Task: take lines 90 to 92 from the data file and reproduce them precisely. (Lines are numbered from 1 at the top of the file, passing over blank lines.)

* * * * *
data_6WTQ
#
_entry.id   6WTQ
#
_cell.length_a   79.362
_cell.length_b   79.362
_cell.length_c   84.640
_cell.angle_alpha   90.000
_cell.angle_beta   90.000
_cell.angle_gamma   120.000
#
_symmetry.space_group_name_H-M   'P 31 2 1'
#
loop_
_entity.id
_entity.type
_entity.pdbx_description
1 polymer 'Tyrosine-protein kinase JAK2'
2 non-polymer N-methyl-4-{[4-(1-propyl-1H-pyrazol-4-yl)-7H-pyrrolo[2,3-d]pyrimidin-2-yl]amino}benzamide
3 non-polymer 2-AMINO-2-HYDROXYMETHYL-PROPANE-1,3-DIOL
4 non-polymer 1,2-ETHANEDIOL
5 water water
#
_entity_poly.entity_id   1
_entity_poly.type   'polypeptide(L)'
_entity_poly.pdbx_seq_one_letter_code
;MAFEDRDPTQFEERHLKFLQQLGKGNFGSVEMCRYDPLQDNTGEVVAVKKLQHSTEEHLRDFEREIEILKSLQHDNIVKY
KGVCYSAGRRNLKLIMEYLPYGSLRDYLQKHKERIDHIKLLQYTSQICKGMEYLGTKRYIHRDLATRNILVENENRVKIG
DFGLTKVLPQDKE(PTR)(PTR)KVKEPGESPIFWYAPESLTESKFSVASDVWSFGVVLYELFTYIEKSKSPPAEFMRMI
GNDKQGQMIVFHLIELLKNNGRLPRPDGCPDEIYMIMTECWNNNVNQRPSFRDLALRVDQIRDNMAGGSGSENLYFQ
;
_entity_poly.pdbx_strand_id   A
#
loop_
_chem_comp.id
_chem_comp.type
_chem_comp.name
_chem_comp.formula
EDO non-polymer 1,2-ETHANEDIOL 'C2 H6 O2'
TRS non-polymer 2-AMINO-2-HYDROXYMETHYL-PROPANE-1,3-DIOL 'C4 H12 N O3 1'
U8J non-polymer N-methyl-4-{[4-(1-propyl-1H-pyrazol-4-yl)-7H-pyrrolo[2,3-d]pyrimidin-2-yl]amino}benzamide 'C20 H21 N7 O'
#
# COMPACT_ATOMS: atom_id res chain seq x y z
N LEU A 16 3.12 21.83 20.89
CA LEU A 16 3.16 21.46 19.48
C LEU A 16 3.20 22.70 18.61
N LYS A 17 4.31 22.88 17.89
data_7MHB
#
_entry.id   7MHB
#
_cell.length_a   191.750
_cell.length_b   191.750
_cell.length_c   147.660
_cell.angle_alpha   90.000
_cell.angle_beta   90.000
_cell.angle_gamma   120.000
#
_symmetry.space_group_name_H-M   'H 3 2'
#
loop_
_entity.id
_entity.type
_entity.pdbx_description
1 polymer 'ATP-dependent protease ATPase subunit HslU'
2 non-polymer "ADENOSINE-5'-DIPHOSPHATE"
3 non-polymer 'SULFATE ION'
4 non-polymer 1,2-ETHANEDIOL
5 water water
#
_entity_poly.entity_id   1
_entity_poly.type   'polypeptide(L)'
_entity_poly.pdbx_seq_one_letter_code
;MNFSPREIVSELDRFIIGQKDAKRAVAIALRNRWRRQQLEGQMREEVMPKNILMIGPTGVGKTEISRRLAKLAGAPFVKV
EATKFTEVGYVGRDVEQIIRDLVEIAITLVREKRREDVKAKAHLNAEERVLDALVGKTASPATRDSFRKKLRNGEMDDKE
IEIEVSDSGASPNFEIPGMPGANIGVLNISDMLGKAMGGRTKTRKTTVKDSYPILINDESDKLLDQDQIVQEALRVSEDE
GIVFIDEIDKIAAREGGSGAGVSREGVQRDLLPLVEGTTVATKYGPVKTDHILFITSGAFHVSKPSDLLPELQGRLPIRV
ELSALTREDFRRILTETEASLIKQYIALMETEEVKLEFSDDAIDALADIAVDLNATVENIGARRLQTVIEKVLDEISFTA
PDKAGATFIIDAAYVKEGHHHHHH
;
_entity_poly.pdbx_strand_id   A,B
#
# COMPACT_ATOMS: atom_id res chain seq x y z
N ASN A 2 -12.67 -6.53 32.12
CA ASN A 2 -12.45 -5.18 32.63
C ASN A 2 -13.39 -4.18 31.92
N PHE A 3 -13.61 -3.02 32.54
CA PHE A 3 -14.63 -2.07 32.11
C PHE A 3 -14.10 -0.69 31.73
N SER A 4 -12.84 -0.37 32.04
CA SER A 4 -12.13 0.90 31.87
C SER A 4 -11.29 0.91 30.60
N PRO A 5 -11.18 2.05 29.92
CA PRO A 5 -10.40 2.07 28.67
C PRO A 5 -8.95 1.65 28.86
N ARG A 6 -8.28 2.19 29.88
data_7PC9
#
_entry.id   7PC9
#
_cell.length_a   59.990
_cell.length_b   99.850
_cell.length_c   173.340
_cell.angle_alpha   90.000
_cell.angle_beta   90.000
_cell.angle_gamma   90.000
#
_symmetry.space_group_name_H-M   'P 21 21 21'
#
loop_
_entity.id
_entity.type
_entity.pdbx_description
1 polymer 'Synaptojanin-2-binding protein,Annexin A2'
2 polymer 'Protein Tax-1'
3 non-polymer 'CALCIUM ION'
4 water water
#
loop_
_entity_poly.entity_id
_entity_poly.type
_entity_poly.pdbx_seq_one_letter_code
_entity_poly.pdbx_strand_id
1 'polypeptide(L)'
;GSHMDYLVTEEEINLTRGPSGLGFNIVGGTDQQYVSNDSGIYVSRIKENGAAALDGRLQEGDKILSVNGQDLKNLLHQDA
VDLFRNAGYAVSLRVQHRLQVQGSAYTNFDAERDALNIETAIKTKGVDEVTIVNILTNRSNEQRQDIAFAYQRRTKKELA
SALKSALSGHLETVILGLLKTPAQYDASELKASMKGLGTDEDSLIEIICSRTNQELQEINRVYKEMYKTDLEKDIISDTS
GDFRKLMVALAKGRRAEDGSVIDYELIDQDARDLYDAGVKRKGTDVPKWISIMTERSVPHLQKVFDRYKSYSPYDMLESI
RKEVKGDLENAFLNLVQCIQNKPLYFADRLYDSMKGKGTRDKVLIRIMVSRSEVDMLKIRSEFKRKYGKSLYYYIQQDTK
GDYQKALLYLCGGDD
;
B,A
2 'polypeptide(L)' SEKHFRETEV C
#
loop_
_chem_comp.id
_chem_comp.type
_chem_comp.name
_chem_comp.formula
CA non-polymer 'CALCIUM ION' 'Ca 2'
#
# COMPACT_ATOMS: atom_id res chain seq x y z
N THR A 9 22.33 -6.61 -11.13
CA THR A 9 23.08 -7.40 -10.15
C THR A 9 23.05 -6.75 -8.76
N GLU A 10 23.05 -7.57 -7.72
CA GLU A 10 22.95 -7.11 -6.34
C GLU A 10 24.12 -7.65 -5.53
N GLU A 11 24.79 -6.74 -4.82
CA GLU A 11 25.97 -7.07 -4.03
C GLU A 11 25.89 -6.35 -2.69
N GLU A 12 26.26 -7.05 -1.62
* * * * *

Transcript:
N SER A 4 -12.84 -0.37 32.04
CA SER A 4 -12.13 0.90 31.87
C SER A 4 -11.29 0.91 30.60